What To Do If You See a Fake Virus Alert
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- By Bree Ann Russ
- Oct 21, 2022
If you’ve used a computer for any length of time, chances are you’ve seen a pop-up window warning you about a virus. These alerts are often called “virus alerts” or “error messages.” They appear as boxes or windows with scary-looking text and images that claim your computer is infected. They may also be advertising banners, fake error messages, or other types of alerts that warn you about a virus.
These alerts may be convincing, but they aren't real — and they don't help you or protect your computer in any way. In fact, these types of alerts are usually created by cybercriminals to try to trick you into installing malware on your device. That's why it's important to stay calm and know what to do if you ever see an alert like this.
How to Know if an Alert Is Fake
The first step to dealing with a fake virus alert is determining whether or not it's a virus. If you see an alert pop up on your computer, smartphone, or another device, don’t click on anything — it is likely a scam designed to trick you into installing malware.
There are a few ways to tell if a virus alert is fake. First, if you're using a computer, look at the title bar at the top of the window. If the page title says something like "Virus Alert," "Your PC is infected," or something similar, you are probably looking at a fake Microsoft virus alert.
Next, look at the content of the message. Cybercriminals try to scare people into installing their malware by making their messages seem as scary as possible. If an alert has words like “Warning,” “Critical Error,” or “Your computer is infected,” it’s likely a fake.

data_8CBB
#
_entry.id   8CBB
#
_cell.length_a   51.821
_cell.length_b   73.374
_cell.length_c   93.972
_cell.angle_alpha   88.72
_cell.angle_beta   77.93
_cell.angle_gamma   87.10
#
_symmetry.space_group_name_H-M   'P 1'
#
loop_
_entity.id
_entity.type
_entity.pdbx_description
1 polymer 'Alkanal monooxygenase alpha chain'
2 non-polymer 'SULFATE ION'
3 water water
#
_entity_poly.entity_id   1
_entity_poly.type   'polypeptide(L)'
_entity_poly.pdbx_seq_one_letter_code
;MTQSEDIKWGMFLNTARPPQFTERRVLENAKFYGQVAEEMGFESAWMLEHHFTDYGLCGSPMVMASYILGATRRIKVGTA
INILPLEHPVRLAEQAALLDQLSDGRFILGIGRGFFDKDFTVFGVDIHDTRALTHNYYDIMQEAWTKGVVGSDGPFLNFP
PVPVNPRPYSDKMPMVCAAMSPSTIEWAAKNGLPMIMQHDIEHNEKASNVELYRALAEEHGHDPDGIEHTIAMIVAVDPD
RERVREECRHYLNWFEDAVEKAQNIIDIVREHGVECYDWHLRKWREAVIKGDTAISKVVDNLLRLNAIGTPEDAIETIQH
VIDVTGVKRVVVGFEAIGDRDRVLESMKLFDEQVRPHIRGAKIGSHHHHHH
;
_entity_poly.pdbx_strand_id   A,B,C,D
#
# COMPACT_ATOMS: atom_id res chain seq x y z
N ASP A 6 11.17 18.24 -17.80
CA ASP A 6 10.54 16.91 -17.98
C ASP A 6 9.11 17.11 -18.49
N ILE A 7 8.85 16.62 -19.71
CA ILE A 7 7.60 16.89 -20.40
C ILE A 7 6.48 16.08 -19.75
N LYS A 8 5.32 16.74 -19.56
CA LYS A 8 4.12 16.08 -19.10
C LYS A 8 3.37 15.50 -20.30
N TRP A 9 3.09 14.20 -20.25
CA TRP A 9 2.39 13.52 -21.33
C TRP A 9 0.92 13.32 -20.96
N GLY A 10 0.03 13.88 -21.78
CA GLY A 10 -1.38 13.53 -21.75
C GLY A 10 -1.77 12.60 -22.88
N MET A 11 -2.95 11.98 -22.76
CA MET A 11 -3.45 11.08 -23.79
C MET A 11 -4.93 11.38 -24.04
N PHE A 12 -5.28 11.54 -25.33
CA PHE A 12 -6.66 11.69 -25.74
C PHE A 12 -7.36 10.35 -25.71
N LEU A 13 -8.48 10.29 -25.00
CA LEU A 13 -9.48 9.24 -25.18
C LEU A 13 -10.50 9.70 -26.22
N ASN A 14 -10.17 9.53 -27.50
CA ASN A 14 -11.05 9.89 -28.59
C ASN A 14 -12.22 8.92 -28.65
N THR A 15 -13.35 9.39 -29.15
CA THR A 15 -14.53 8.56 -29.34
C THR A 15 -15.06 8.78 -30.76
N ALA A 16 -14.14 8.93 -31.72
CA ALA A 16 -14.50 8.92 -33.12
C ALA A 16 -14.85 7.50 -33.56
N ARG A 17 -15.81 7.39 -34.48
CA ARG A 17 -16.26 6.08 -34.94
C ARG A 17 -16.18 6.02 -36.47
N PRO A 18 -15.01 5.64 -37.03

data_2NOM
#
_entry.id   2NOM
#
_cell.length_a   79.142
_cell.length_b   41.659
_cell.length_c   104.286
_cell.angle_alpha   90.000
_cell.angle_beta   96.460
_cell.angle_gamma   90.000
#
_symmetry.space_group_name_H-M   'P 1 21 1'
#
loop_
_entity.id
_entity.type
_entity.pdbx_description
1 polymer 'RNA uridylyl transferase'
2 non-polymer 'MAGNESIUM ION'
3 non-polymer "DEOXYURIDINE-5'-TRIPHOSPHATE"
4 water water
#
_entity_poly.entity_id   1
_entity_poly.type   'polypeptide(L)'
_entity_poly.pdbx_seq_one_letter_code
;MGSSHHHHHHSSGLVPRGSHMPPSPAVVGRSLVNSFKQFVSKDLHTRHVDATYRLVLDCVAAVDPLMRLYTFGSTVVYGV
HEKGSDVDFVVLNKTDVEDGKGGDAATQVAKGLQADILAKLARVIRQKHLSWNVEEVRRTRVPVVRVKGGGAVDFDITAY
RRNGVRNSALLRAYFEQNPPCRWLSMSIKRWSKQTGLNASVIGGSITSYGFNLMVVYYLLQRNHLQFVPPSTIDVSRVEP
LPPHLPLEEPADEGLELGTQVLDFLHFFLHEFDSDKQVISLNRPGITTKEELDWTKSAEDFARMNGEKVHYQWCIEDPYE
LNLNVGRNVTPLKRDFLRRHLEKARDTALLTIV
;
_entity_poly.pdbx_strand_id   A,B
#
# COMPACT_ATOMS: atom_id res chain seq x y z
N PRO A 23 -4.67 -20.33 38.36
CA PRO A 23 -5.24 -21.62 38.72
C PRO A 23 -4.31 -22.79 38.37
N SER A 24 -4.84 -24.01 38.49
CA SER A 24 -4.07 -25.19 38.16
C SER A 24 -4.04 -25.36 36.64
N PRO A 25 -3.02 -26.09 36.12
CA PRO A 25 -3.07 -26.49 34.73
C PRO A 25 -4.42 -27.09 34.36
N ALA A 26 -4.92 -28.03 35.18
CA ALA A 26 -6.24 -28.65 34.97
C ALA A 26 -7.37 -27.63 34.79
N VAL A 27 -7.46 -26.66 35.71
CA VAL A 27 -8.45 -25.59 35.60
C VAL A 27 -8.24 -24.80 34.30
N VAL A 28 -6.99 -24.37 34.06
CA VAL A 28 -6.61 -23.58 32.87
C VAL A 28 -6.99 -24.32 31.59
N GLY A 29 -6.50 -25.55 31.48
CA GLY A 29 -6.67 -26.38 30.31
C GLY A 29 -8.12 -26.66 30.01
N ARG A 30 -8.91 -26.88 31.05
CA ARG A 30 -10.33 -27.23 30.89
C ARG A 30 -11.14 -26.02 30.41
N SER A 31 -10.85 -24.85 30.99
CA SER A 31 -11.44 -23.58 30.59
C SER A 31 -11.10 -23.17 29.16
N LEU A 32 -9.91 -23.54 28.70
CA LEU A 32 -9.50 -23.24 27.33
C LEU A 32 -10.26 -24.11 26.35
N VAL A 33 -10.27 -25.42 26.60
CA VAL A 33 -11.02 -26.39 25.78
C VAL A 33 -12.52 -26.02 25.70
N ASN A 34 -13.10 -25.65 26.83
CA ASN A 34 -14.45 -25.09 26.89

Signs of a Fake Virus Alert
Scammers behind fake virus alerts try to trick people into clicking on them, so they often include clickbait-type phrases like “you’ve won $1 million” or “uncover embarrassing secrets” to get your attention. If you see an alert that looks like it could be clickbait, it’s probably a scam.
Fake virus alerts often appear in pop-up boxes but can also appear as browser ads or use scare tactics on your lock screen or home screen. If you see an inappropriate alert for the situation, it's probably a scam.
Signs of a Fake Virus Alert – iPhone
Keep one thing in mind if you are wondering what a fake virus alert will look like on an iPhone. Any virus alert is likely a scam. Apple is not going to send out a virus alert. Make sure you always have the setting on that blocks pop-up ads, which will help keep your phone safer.
Signs of a Fake Virus Alert – Android
Spotting signs of a fake virus alert on Android devices is a little tricky. Androids often have pop-up ads, and the devices do get regular alerts. You want to look at the pop-up itself as your first form of detection. The words used should be the first sign of a scam. If there is a strange sense of urgency, this is very likely a scam. If the alert doesn’t seem like it’s from a trusted source, it’s probably a scam.
How Do I Get Rid of a Fake Virus Alert?